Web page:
On December 22, President Donald Trump signed into law a bill to provide for tax reform and legislation to continue funding the federal government under fiscal year (FY) 2017 levels through January 19. Lawmakers from various states impacted by hurricanes and wildfires this year were seeking billions more in disaster aid funding, but Congress stopped short of sending an $81 billion relief package to the President before the end of the year.
At an executive session on December 13, the Senate Committee on Commerce, Science, and Transportation approved the nomination of Barry Myers as Administrator of NOAA, the National Integrated Drought Information System (NIDIS) Reauthorization Act of 2018 and the National Earthquake Hazards Reduction Program (NEHRP) Reauthorization Act of 2017.
Representative Lamar Smith (R-TX-21) announced in a statement shared on Twitter on November 2 that he will not seek re-election in 2018 for his seat representing the 21st district of Texas. Representative Smith has served as a member of Congress since 1987, and will complete his six-year term as Chairman of the Committee on Science, Space, and Technology at the end of the 115th Congress, which will conclude on January 3, 2019.
The U.S. Senate Committee on Appropriations has four major appropriation bills remaining to consider during the current Congressional session, including an appropriations bill for the Interior, Environment, and Related Agencies, which will determine the FY 2018 budget for the U.S.
Responding to the widespread destruction from three catastrophic hurricanes, massive wildfires, and a bankrupt federal flood insurance program, the House passed a $36.5 billion disaster aid package on October 12.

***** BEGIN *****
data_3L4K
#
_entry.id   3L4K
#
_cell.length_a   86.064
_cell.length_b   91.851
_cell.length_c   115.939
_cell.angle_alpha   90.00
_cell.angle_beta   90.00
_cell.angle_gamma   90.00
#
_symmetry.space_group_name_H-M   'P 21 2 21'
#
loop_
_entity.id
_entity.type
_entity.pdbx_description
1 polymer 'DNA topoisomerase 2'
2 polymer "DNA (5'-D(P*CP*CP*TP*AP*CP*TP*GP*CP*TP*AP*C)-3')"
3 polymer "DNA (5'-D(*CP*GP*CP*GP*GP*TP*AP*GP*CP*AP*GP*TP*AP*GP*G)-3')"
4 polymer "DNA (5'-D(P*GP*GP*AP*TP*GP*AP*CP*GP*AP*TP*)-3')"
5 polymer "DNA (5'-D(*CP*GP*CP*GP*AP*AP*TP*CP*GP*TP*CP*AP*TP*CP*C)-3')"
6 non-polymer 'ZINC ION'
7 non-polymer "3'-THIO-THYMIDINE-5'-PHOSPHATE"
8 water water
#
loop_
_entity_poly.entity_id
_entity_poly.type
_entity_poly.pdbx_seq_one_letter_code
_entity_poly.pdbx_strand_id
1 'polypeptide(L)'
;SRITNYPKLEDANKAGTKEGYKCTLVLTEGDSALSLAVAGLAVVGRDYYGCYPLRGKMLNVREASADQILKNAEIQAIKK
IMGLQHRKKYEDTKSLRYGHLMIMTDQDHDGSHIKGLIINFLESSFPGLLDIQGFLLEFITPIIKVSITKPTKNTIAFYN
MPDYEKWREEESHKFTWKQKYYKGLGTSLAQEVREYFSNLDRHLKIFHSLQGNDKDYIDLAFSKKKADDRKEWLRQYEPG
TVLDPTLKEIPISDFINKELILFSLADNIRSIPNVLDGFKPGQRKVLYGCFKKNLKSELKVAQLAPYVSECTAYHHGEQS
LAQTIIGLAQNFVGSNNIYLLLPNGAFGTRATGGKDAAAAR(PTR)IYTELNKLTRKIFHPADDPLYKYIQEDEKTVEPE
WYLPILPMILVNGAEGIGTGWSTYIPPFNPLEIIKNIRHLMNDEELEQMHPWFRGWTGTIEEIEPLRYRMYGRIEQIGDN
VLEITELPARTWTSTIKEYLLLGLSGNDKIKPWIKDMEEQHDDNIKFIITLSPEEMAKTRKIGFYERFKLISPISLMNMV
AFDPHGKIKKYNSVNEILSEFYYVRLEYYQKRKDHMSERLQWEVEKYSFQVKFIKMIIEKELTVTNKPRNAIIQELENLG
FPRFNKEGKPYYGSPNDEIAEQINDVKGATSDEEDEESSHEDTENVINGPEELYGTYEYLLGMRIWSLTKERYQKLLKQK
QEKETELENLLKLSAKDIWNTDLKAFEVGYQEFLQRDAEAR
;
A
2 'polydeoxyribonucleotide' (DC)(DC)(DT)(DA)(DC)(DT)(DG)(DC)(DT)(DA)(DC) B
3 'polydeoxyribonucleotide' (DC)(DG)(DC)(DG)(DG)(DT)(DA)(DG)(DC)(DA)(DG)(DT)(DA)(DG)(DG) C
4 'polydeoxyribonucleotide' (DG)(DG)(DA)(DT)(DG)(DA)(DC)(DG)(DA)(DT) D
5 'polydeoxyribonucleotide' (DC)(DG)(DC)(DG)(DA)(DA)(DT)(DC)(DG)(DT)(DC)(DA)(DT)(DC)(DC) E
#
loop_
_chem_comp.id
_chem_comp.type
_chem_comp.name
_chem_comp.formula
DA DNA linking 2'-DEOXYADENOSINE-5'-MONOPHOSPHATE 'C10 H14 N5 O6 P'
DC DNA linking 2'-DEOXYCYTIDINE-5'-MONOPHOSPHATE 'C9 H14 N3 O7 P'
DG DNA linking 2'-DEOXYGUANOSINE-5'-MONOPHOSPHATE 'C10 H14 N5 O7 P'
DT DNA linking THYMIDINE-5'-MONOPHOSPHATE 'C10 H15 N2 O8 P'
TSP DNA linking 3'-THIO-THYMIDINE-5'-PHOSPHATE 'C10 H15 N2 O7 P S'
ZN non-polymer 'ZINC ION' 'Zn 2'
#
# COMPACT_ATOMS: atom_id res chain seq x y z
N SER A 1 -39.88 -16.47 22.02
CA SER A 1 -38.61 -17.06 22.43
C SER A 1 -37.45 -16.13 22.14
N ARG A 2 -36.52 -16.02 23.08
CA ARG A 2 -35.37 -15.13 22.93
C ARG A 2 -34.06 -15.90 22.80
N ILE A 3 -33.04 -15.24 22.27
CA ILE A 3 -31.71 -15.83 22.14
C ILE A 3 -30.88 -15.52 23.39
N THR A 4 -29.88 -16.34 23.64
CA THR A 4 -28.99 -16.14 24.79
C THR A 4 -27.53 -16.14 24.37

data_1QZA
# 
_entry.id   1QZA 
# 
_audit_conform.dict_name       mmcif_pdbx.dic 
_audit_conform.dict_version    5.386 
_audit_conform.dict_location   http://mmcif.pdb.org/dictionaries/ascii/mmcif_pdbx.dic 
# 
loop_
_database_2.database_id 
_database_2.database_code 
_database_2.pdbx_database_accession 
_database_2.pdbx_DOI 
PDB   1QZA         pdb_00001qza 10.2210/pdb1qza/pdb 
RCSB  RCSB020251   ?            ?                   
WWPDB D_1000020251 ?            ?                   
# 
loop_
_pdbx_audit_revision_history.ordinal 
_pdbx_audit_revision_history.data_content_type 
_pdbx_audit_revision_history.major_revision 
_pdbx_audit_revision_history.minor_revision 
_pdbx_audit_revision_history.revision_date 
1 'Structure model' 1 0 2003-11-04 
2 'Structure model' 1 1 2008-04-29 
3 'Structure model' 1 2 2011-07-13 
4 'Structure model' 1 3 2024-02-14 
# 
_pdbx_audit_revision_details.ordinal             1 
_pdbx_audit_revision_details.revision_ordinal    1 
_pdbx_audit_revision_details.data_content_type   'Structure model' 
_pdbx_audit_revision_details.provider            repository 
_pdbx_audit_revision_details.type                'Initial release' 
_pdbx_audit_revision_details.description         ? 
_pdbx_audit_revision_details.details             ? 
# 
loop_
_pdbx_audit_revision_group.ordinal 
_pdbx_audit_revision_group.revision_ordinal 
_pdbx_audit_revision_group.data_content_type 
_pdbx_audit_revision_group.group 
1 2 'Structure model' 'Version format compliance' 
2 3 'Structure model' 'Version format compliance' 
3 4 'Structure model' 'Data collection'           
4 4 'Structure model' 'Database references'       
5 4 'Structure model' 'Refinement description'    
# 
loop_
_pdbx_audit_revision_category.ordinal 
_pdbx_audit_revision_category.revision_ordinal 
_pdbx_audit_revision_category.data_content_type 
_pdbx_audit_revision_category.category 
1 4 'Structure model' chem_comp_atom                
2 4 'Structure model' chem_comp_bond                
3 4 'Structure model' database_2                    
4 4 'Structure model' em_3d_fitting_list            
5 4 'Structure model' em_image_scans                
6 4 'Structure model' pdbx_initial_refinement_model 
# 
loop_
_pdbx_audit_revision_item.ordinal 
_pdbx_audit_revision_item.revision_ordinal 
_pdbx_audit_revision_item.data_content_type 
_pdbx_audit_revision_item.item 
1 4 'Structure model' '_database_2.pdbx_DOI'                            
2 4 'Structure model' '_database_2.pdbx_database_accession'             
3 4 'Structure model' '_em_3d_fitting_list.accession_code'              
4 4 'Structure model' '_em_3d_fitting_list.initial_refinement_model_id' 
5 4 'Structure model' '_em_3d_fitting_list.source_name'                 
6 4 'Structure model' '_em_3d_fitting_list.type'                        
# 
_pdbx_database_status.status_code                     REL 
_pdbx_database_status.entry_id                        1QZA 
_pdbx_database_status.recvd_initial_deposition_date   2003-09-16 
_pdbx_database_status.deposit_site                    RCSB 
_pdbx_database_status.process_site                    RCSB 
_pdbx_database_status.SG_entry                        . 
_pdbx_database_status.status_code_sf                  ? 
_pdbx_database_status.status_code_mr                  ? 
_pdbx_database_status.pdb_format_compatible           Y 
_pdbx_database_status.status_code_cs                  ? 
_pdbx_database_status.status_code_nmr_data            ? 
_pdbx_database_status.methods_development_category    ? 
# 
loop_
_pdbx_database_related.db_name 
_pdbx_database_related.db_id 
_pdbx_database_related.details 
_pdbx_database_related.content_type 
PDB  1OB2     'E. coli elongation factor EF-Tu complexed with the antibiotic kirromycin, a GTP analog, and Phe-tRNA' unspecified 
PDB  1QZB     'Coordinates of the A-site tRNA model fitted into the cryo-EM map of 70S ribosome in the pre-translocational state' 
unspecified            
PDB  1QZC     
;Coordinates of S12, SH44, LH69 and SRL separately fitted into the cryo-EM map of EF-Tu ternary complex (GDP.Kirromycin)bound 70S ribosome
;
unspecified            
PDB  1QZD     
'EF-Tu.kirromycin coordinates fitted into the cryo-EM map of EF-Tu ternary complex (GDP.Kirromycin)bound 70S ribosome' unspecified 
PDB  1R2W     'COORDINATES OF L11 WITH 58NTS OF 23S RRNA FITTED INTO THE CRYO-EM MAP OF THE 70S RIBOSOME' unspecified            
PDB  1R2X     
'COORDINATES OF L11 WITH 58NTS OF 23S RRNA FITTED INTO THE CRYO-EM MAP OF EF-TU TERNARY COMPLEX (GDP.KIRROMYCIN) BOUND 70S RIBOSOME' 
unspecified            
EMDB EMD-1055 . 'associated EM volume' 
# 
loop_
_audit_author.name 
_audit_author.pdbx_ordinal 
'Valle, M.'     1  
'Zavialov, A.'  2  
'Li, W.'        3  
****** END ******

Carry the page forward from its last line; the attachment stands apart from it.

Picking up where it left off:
After Congress returns from the August recess, the Senate will have 17 legislative days and the House will have 12 legislative days remaining before the September 30 deadline to agree upon and pass all discretionary appropriations legislation in order to avoid a government shutdown.
On June 7, the House Committee on Natural Resources Subcommittee on Energy and Mineral Resources held an oversight hearing about the Office of Surface Mining Reclamation and Enforcement (OSMRE) Abandoned Mine Lands (AML) Program. The AML Program is set to expire in 2021.
Geoscience information is integral to the strength and growth of communities and provides the resources for economic growth. All building materials, energy resources, construction projects, and hazard mitigation efforts are fundamentally based on geoscientific data and the geoscience workforce.
The industrial materials and minerals used to construct buildings/infrastructure
The importance of readily available construction materials and the resulting demand for mines and quarries throughout the U.S.
How geoscience is used to determine whether or not sites are suitable for infrastructure development
How geoscience is used to help guide design and construction to enhance the quality of life, economic strength, and physical security of coastal areas
Webinar Co-sponsors: American Association of Petroleum Geologists; American Geophysical Union; Consortium for Ocean Leadership; Geological Society of America; National Ground Water Association; National Science Foundation; Soil Science Society of America
Twenty-three science organizations, including AGI and 16 Member Societies, have signed a letter urging Congress to provide continued funding to the U.S. Geological Survey (USGS) Library, "one of the world’s largest and most important Earth and natural resources libraries." Read the full letter here.